As a Microsoft customer you are accustomed to your account team pushing a seemingly endless stream of offers for new products, upgrades and enhancements – products you are often hard-pressed to find a compelling need for. Since in July we typically see a slew of new cool stuff announcements from Redmond, this should be an especially busy month. Here’s what you need to know to avoid buyer’s remorse later this summer.
First off, it’s increasingly clear that enhancing online solutions is a higher priority for Microsoft than upgrading on-premises offerings. Renewals of Enterprise Agreements include fewer and fewer incentives to remain on-premise, while existing and new online subscribers are pushed to enroll in higher-end service offerings, whether they need them or not. In addition, Microsoft seeks to convert its Software Assurance customer base to online alternatives to reduce entitlements. Meanwhile, the Microsoft online data center network that runs all of these services – and that is in fact a key driver of Microsoft’s evolving sales strategy – requires significant growth in subscriber tenancy to support its substantial global footprint.
In this environment, as new products roll out you can expect an aggressive push to buy added features and enhancements for on-line products, while getting a “maybe” if you ask if and when the same features will be available for on-premise versions. While moving to online services can be a positive experience and yield significant benefits, the migration can be a highly risky endeavor if privacy and confidentiality requirements have to be put on the table.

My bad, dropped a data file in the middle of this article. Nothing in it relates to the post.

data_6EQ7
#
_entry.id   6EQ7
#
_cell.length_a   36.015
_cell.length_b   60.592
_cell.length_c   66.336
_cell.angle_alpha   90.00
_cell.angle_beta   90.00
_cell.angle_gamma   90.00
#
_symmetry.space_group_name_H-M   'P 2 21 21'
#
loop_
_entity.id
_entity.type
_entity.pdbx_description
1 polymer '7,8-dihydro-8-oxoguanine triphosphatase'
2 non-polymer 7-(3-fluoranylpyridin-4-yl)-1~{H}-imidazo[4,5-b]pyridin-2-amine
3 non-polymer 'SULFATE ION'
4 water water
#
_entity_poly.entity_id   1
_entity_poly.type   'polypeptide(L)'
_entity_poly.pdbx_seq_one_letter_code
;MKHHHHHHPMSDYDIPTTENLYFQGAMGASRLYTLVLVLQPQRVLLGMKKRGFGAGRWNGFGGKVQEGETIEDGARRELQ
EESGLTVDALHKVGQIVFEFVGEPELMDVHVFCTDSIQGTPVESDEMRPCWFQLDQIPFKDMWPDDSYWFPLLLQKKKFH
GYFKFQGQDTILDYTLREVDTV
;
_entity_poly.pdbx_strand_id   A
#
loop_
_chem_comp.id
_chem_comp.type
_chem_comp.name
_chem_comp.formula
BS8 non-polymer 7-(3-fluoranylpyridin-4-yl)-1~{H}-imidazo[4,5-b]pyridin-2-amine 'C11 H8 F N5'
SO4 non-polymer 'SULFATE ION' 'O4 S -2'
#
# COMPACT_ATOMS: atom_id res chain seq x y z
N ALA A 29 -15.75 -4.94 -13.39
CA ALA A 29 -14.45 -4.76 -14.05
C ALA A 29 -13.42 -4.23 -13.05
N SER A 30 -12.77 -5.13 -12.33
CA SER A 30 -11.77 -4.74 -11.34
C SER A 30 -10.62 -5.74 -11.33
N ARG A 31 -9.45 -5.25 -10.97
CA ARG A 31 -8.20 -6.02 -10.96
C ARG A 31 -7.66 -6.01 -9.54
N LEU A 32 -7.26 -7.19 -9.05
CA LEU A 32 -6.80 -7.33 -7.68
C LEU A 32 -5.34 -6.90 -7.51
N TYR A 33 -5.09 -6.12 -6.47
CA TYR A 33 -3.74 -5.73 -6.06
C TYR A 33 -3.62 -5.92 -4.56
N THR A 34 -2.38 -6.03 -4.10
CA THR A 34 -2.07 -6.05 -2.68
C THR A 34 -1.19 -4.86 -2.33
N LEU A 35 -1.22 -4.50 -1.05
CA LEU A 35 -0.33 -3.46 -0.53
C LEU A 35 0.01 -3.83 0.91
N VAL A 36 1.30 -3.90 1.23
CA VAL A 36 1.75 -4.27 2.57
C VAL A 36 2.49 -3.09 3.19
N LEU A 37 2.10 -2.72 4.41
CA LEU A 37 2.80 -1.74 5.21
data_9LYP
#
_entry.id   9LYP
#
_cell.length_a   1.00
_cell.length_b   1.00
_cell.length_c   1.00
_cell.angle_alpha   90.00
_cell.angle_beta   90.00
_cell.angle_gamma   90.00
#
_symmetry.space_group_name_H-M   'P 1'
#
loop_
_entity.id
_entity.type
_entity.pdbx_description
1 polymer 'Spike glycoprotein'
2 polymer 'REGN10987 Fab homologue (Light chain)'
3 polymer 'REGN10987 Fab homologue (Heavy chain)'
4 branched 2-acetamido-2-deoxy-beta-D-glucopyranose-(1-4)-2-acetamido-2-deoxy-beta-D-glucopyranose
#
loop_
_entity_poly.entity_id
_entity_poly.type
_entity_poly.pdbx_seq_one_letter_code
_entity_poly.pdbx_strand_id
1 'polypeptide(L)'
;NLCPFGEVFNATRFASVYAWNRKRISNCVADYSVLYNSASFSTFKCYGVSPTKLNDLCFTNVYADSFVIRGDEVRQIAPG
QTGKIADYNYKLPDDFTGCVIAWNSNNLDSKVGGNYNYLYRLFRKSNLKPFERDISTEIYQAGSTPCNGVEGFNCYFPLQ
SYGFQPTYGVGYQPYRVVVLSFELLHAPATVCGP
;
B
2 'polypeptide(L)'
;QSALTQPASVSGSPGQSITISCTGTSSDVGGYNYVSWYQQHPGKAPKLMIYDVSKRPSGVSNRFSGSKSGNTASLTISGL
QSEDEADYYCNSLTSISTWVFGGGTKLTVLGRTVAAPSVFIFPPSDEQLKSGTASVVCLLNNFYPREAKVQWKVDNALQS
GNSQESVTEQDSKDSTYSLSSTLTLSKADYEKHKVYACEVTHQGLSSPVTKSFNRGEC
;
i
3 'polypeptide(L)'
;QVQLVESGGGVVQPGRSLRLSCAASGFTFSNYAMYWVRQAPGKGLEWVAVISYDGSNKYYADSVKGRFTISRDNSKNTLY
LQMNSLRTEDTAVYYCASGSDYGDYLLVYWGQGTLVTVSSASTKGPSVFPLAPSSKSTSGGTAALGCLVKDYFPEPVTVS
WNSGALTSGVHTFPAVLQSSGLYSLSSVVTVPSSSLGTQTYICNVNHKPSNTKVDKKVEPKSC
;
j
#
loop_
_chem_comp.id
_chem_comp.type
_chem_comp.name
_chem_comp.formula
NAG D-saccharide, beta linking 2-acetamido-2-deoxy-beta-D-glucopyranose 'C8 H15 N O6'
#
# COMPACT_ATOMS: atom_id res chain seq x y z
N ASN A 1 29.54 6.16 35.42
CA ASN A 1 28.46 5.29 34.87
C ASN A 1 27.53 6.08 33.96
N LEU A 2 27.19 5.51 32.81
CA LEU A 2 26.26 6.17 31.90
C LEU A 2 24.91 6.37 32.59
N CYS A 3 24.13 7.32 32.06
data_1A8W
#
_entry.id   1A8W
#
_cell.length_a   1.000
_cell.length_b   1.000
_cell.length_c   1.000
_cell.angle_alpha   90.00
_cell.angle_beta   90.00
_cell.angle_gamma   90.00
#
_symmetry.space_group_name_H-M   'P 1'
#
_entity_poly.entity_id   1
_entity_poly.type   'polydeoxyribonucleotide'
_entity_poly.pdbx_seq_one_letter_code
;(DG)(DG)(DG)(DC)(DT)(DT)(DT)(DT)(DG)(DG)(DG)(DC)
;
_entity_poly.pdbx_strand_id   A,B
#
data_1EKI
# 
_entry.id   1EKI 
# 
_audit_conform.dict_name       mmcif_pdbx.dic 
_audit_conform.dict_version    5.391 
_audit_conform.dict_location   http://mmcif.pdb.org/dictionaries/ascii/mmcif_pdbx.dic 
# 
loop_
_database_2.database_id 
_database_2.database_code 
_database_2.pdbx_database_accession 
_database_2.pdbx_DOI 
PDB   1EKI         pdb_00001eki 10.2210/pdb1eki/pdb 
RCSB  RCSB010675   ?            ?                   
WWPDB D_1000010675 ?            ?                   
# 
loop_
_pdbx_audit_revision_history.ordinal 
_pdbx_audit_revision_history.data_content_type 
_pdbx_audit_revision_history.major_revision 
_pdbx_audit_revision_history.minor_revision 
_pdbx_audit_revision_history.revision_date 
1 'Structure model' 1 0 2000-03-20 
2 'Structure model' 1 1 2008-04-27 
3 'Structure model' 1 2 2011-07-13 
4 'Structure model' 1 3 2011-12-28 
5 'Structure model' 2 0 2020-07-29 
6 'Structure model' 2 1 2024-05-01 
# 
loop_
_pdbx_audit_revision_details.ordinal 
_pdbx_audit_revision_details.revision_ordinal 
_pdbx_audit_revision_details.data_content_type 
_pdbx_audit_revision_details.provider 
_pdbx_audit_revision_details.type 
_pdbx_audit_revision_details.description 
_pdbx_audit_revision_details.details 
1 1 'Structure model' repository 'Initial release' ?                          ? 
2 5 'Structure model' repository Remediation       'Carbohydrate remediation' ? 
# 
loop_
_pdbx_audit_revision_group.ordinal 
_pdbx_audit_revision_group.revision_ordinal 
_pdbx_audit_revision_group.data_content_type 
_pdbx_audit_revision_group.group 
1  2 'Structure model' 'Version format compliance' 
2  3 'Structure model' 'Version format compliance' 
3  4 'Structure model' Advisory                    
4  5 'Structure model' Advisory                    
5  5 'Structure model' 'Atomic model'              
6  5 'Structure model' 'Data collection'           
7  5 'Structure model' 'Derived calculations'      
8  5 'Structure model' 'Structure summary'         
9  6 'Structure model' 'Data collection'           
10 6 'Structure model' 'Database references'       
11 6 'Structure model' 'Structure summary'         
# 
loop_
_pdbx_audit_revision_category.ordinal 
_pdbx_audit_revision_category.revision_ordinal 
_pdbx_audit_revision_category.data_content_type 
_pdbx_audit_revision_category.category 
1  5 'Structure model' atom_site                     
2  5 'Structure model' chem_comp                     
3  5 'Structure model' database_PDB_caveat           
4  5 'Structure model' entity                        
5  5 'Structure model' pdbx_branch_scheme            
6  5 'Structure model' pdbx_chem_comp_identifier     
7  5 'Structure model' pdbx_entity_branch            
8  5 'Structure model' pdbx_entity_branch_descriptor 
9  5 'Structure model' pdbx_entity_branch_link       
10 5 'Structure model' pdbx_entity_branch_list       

Bottom line: If you want (or need) to maintain and optimize an on-premise model, you must clearly articulate your requirements and demand concessions that Microsoft will cede only grudgingly. If you’re not adequately prepared for these tough negotiations (and historically most customers are clearly not), you will muddle through the process without a clear sense of your objectives. Ultimately, you’ll be herded in a direction that aligns with Microsoft’s business strategy – rather than with your enterprise requirements.About the author
After a 20 year career with Microsoft, Louis has compiled a track record of Enterprise client success underpinned by customer focus, strategic thinking, organizational agility, problem-solving acumen and impactful knowledge transfer which has established his reputation as a Microsoft licensing expert.